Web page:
The installer will ask you for the hostname of your Jitsi Meet instance; set that to the same FQDN you entered earlier. Then it'll ask about an SSL certificate; pick "Generate a new self-signed certificate". We'll set up a real SSL cert with Let's Encrypt in the next step.
Generate an SSL certificate with Let's Encrypt
Here our instructions diverge from the Jitsi quick-install guide. The script metioned there uses
certbot-auto, which is not supported on Ubuntu 20.04, so we're going to modify the script a little to make it work. We still want to use that script instead of calling
certbot ourselves because the script also sets up a post-renewal hook for the turnserver.
certbot from the Ubuntu repositories:
sudo apt install certbot
Then update Jitsi's letencrypt cert install script to make it use our locally installed certbot:
# Backup the cert install script sudo cp /usr/share/jitsi-meet/scripts/install-letsencrypt-cert.sh ~/install-letsencypt-cert.sh.bak # Edit the install script sudo vim /usr/share/jitsi-meet/scripts/install-letsencrypt-cert.sh # Edit the file by hand in vim: # 1. remove the call to install certbot-auto, and all references to $CRON_FILE (lines 28-38, 78, 99 and 103-104 in my version) # 2. replace all the remaining calls to './certbot-auto' to 'certbot' - there should be three of them.
Don't worry if you mess this up; that's why we created a backup! Once you're done, you can check that your diff looks like mine: https://gist.github.com/krithin/ff346a5f4d8a442235fbf96900ed4d36
Once done with the edits, run the script and have it generate certs:
At this point you should see the landing page load correctly at https://jitsi.example.com! Yay! Unfortunately we're not done yet, because as you'll see it doesn't actually work if you try to connect multiple clients to a jitsi meeting; we'll fix that in the next step.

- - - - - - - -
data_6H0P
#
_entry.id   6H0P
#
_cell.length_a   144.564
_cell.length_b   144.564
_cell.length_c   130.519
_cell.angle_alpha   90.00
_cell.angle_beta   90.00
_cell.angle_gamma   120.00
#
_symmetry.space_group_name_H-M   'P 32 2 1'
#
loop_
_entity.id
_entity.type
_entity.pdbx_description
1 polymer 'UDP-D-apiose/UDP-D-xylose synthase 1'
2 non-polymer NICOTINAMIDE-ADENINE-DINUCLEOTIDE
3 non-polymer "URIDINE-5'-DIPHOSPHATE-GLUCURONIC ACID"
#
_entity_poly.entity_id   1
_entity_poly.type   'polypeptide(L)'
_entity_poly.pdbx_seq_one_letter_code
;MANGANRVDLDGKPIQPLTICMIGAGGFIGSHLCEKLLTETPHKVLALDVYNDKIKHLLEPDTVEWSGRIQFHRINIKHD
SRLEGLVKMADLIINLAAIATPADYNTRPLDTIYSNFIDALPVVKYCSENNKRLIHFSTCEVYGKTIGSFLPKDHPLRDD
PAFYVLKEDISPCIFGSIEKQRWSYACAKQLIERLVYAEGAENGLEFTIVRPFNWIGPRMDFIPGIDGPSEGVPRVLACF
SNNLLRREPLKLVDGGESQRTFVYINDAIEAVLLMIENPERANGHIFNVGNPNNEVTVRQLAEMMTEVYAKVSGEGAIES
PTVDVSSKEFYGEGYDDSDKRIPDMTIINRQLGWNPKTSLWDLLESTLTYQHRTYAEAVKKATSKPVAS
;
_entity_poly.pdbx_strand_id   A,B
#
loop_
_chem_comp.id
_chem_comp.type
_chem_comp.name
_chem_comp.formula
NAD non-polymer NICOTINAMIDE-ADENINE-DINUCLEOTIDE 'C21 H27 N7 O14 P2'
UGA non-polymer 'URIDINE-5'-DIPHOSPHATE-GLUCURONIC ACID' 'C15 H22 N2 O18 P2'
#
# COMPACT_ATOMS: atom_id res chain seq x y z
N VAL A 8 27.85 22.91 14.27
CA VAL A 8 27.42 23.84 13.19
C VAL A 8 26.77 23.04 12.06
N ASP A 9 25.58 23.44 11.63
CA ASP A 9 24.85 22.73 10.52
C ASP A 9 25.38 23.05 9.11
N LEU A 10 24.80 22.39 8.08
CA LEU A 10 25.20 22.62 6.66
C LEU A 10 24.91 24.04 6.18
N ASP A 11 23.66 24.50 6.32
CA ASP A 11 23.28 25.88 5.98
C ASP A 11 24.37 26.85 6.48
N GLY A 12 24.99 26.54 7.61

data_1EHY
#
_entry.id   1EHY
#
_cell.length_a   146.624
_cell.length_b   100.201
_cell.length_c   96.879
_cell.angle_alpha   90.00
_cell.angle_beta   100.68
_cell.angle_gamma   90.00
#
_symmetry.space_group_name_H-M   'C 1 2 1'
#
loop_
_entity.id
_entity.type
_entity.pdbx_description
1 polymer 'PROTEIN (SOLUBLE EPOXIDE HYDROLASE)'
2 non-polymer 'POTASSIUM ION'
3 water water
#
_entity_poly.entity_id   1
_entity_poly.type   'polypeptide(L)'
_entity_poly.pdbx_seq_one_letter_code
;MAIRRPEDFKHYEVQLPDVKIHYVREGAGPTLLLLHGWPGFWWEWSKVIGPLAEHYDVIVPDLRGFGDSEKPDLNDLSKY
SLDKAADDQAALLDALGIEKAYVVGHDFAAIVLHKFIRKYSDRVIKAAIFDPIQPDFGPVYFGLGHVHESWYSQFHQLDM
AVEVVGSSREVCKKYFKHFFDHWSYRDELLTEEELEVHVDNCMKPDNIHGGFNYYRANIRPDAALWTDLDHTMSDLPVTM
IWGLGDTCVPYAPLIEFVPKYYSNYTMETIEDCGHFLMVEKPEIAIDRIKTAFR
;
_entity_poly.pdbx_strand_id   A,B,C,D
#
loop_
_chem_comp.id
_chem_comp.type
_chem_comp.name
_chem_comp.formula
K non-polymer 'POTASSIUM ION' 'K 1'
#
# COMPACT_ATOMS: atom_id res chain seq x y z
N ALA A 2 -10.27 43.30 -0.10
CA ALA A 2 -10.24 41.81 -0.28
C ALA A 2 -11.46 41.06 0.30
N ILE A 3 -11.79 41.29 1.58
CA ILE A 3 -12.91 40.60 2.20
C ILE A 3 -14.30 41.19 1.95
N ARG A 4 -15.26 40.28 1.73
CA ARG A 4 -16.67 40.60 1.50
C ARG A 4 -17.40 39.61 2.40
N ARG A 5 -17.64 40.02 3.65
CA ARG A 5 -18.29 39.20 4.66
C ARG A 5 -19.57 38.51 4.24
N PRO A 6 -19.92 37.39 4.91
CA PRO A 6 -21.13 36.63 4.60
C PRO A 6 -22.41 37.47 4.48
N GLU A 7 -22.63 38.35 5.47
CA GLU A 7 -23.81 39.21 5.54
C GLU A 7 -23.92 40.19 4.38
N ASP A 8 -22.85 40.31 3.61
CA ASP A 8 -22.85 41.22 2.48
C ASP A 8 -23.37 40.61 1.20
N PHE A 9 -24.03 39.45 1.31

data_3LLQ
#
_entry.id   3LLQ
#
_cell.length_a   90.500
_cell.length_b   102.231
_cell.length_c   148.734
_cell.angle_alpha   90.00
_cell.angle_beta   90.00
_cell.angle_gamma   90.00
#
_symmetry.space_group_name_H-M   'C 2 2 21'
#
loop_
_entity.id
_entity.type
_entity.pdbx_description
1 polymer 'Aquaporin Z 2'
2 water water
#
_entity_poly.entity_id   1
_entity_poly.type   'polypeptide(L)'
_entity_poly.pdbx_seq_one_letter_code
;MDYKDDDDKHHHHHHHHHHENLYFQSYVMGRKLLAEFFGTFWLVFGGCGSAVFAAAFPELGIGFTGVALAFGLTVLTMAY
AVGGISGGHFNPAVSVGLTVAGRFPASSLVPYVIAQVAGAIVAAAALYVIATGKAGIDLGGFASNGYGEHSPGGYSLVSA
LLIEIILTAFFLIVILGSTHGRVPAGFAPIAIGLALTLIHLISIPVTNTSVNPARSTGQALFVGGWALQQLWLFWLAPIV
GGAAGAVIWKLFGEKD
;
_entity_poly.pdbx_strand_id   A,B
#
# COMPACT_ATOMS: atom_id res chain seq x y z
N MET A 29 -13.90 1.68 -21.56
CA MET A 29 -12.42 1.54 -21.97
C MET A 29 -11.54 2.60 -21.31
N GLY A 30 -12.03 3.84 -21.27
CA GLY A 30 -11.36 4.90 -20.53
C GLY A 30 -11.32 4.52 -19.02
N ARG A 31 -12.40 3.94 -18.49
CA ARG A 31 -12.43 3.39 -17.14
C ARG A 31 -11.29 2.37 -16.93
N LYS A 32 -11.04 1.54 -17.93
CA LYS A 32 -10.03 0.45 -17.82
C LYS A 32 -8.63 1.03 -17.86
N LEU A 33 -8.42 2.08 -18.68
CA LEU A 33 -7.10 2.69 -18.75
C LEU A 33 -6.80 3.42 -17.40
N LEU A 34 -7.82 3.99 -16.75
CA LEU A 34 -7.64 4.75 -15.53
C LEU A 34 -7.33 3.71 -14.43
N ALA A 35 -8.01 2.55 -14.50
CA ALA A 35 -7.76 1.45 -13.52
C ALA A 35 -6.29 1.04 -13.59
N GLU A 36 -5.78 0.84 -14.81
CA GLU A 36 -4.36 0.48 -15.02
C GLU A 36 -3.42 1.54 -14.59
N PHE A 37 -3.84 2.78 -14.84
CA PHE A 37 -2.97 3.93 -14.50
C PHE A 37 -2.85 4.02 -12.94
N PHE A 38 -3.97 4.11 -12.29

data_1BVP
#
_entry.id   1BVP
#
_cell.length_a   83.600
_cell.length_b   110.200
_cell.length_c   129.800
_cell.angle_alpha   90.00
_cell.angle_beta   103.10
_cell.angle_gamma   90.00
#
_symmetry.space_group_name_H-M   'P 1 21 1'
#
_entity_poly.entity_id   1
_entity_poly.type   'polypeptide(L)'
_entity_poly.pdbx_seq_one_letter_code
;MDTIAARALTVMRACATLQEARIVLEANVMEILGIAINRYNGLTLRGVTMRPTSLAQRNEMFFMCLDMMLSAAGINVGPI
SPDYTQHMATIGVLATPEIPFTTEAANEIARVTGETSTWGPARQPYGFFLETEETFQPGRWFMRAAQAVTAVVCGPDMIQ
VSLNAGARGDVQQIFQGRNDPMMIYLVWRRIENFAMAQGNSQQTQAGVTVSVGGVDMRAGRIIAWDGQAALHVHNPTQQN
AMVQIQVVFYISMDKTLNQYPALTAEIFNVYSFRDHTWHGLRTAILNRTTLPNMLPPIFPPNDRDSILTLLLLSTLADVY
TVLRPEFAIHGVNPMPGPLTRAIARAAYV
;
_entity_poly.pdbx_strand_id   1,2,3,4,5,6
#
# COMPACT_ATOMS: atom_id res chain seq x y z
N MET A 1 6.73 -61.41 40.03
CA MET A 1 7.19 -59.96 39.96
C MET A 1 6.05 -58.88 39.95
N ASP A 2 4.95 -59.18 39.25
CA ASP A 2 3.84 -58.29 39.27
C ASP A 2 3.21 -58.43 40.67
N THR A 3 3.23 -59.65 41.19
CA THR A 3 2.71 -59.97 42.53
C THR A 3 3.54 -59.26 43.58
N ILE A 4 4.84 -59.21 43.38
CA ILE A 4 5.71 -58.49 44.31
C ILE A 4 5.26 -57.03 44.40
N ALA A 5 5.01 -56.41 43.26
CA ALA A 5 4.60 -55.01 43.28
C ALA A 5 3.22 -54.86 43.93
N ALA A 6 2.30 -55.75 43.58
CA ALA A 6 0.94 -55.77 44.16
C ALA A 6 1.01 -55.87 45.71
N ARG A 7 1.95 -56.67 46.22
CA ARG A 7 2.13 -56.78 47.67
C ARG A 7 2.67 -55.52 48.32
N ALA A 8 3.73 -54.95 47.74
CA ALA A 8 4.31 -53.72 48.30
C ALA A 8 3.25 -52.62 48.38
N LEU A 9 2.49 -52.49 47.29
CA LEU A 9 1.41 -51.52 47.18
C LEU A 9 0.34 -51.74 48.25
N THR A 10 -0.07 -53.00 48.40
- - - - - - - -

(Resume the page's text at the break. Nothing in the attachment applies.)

Install SCTP from source
This section is cribbed off jitsi-meet issue 6449.
Install openjdk-8 and build requirements
sudo apt install openjdk-8-jdk build-essential libtool maven
sudo systemctl stop prosody jitsi-videobridge2 jicofo
git clone https://github.com/sctplab/usrsctp.git git clone https://github.com/jitsi/jitsi-sctp mv ./usrsctp ./jitsi-sctp/usrsctp/ cd ./jitsi-sctp mvn package -DbuildSctp -DbuildNativeWrapper -DdeployNewJnilib -DskipTests
cp ./jniwrapper/native/target/libjnisctp-linux-aarch64.so \ ./jniwrapper/native/src/main/resources/lib/linux/libjnisctp.so
Re-package and Copy jniwrapper-native-1.0-SNAPSHOT.jar into Jitsi VideoBridge2
When running mvn package ensure all unit tests are successful. You will see some warnings about "Using platform encoding", but that's fine because we're building on the platform that we intend to run this on anyway.
mvn package sudo cp ./jniwrapper/native/target/jniwrapper-native-1.0-SNAPSHOT.jar \ /usr/share/jitsi-videobridge/lib/jniwrapper-native-1.0-SNAPSHOT.jar
Restart the services
sudo systemctl start prosody jitsi-videobridge2 jicofo
Check if it worked!
systemctl status jitsi-videobridge2
Fire up your web browser, start a jitsi meeting, join it from another tab or another device, and check the jitsi logs at
sudo less /var/log/jitsi/jvb.log if something is amiss.